Token introspect : Next we have RFC 7662, or the token introspection spec. This is usually used if we have an opaque token instead of a JWT and we still need to know what’s in it or what it represents. But the other purpose is that it determines if a token is still valid. Token introspection becomes especially important if you’re using token revocation. When you use token revocation, only the authorization server knows the token has been revoked. After all, your expiration time in the token has not changed. With introspection, your client applications can query the authorization server to learn the same.

Dynamic Client Registration : Next, we have RFC 7591, which is the dynamic client registration specification. This allows for systems to register themselves with the authorization server for requesting tokens. It’s not one you’ll see in the wild very often, but it is useful when you have a self-service API portal where developers can register on their own. And once you create new OAuth clients, you need a way to edit and manage them. RFC 7592 follows closely behind to find a consistent API for maintaining them.

Of course, since all these specifications are optional and will vary between OAuth providers, we need to know what capabilities we have available.

Authorization server metadata : Now, RFC 8414 is the authorization server metadata specification or more affectionately known as the OAuth discovery document. This allows us to query the authorization server itself, get back a JSON file with its capabilities and related end points, and then configure our applications. We don’t have to guess what’s available, the server will tell us. Once again, that is incredibly powerful.

OAuth and OpenID Connect

Now let’s talk OpenID Connect, or OIDC. At first glance, OIDC looks nothing like OAuth. Instead of a loose agreement, it has a rigid structure. Instead of arbitrary tokens, it specifically defines both the format and the content of those tokens. In fact, most people think OAuth and OIDC are competing specifications. If you look closer, you’ll realize that’s not the case at all. Instead of OIDC being in conflict with OAuth, you’ll see that it’s just another extension. But in fact, it’s one of the most widely implemented and used extension because it gives us tool for single sign-on and profile sharing. Of their numerous differences, there are three main ones that we care about in relation to this article are as the following .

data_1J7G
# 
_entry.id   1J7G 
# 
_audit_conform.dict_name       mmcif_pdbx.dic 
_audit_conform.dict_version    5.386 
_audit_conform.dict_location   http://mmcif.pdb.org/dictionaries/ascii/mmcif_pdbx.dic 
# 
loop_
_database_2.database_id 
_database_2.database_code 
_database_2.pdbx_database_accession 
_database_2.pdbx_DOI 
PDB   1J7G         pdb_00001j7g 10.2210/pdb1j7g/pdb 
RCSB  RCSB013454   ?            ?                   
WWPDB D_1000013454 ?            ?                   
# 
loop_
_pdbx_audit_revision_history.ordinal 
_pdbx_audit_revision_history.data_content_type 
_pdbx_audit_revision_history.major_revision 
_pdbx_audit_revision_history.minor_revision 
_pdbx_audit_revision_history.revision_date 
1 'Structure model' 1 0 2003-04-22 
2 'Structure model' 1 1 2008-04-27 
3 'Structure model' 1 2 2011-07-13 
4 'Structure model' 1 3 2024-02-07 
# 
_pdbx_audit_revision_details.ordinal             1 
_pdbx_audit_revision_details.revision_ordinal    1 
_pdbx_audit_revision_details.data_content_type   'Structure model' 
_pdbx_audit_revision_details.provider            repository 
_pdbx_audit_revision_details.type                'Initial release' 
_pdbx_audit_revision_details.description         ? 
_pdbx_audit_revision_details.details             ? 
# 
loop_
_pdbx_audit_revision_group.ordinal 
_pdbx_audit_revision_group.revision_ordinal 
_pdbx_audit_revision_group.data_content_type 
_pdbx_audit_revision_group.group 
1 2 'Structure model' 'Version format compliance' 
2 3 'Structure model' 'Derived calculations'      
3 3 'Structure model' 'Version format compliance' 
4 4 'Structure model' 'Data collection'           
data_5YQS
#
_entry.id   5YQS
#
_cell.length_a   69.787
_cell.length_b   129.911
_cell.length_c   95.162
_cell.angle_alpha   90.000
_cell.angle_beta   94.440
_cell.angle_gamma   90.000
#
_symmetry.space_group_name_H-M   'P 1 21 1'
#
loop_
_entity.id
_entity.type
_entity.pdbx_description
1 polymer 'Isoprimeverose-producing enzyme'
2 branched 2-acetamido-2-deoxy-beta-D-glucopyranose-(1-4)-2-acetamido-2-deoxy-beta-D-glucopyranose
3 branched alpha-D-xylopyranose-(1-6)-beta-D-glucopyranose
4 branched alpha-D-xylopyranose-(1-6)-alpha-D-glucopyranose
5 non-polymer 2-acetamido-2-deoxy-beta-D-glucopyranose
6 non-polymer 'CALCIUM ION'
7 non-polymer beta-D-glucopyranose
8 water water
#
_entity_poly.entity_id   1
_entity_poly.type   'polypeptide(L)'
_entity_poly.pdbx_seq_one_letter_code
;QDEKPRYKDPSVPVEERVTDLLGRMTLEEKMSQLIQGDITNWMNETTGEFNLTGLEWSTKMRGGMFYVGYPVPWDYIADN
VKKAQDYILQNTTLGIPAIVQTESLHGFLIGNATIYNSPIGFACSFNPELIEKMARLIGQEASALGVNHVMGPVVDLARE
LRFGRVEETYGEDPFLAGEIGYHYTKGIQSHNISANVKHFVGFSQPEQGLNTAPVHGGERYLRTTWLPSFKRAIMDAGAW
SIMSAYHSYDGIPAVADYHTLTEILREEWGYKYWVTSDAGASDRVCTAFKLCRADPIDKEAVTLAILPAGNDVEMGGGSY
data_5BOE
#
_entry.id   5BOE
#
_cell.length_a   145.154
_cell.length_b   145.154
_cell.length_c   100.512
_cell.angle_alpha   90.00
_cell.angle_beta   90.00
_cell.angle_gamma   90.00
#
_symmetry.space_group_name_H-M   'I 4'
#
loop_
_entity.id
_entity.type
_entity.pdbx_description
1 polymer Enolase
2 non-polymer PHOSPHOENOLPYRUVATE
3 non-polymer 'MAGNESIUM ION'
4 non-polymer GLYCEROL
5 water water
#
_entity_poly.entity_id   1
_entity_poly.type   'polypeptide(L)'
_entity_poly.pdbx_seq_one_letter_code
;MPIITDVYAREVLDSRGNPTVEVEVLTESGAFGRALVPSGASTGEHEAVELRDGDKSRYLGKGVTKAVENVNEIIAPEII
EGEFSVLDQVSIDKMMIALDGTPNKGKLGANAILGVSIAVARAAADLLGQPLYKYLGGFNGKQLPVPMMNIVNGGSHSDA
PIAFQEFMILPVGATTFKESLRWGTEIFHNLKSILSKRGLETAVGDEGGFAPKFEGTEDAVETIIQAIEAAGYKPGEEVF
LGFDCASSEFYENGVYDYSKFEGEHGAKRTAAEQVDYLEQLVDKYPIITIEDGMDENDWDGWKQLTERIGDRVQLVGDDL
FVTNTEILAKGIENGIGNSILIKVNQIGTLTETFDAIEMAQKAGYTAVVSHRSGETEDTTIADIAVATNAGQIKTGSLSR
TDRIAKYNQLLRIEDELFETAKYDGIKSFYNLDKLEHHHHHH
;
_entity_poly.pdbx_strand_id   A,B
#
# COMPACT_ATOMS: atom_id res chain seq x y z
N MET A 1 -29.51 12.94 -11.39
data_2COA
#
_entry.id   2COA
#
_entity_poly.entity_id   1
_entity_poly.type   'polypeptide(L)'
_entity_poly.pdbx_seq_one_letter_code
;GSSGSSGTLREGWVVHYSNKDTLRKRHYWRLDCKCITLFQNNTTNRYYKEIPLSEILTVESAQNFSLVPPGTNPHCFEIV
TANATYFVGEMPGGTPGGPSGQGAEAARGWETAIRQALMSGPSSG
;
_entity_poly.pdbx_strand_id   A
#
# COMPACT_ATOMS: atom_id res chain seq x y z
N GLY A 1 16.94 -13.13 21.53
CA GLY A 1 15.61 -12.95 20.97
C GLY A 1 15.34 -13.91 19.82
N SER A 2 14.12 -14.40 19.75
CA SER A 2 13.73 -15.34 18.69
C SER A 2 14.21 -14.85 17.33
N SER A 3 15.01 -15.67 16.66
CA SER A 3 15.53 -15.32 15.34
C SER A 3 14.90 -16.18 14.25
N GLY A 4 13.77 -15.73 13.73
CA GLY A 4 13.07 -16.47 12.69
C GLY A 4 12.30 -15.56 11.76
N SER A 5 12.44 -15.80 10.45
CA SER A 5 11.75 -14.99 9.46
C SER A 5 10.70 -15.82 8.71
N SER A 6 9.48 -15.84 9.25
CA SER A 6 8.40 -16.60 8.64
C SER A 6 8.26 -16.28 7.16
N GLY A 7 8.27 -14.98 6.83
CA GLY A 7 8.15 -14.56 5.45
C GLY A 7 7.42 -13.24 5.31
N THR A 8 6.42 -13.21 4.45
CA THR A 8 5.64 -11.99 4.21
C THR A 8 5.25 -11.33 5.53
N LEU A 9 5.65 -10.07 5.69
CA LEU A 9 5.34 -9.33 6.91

OAuth 2.0

  1. Access and refresh tokens
  2. Authorize and token endpoint
  3. Authorization Code ,Implicit,Resource Owner Password,and Client Credentials

OpenID Connect

  1. +ID Tokens
  2. +Userinfo endpoint
  3. Authorization Code ,Implicit

  1. First, OIDC adds another type of token, the ID token. Unlike OAuth tokens in general, this one must be a JWT, and within that has specific naming requirements and contents that must be there. In vast majority of cases, this is the user’s profile information. 
  2. Next, it adds another endpoint, the user info endpoint. You use this to retrieve user info. It’s kind of tricky like that. Now, this will generally retrieve the same user information which was available in the ID token itself. Therefore, if our applications trust the system that issued the token, we know who signed in when and can use that to create a profile on our end. It simplifies creating a new user account by not forcing them to retype profile information. 
  3. Finally, OpenID Connect only supports a subset of the OAuth grant types.  but you’ll soon see how these are the only ones which are both user oriented and considered very secure. 

Now, if you look at OIDC more closely, you should see that it’s not in competition with OAuth at all, but just a structured pattern on top of the existing framework. And most likely, you’re using OpenID connect right now. If you signed in to LinkedIn Learning with your LinkedIn account, you saw it. You clicked the log in button. Your browser opened a window for you to log in to LinkedIn. Then you did, the window closed, and you were redirected back. As a result, you now have a full profile based on your LinkedIn data. You never had to share your credentials or retype that information. How easy is that?

Before we end this article, I’d like to leave you with a few things to help your team and expand your skills further. First, I’d consider myself a failure if I didn’t mention these benefit resources :

  • Aaron Parecki’s book, “OAuth 2.0 Simplified”
  • Oauth.com

Hopefully it’ll convince you, your team, and your management, not to do it yourself, or if you absolutely have to, how to do it better. But seriously, don’t build it yourself. The consequences of getting this wrong are catastrophic. Finally, I encourage you to read the specifications relevant to your specific challenges. Oauth.com has a great map that I’ve linked to here. The reason I recommend reading the specifications is that people have crammed a lot of ideas and assumptions into their understanding of OAuth, and too often they’re wrong. What they’ve interpreted as hard requirements are often merely suggestions, or occasionally just a vendor’s particular take on the situation. You need to understand what is and is not part of what you’re doing, what you need, and what your tools actually support.
And the next time you hear somebody say, “Do you support OAuth?” You can cringe right along with me. Now go out there and build better, more secure, and standard spaced applications and API’s. Thanks for watching.

Resources :

  • Lynda.com
  • Google.com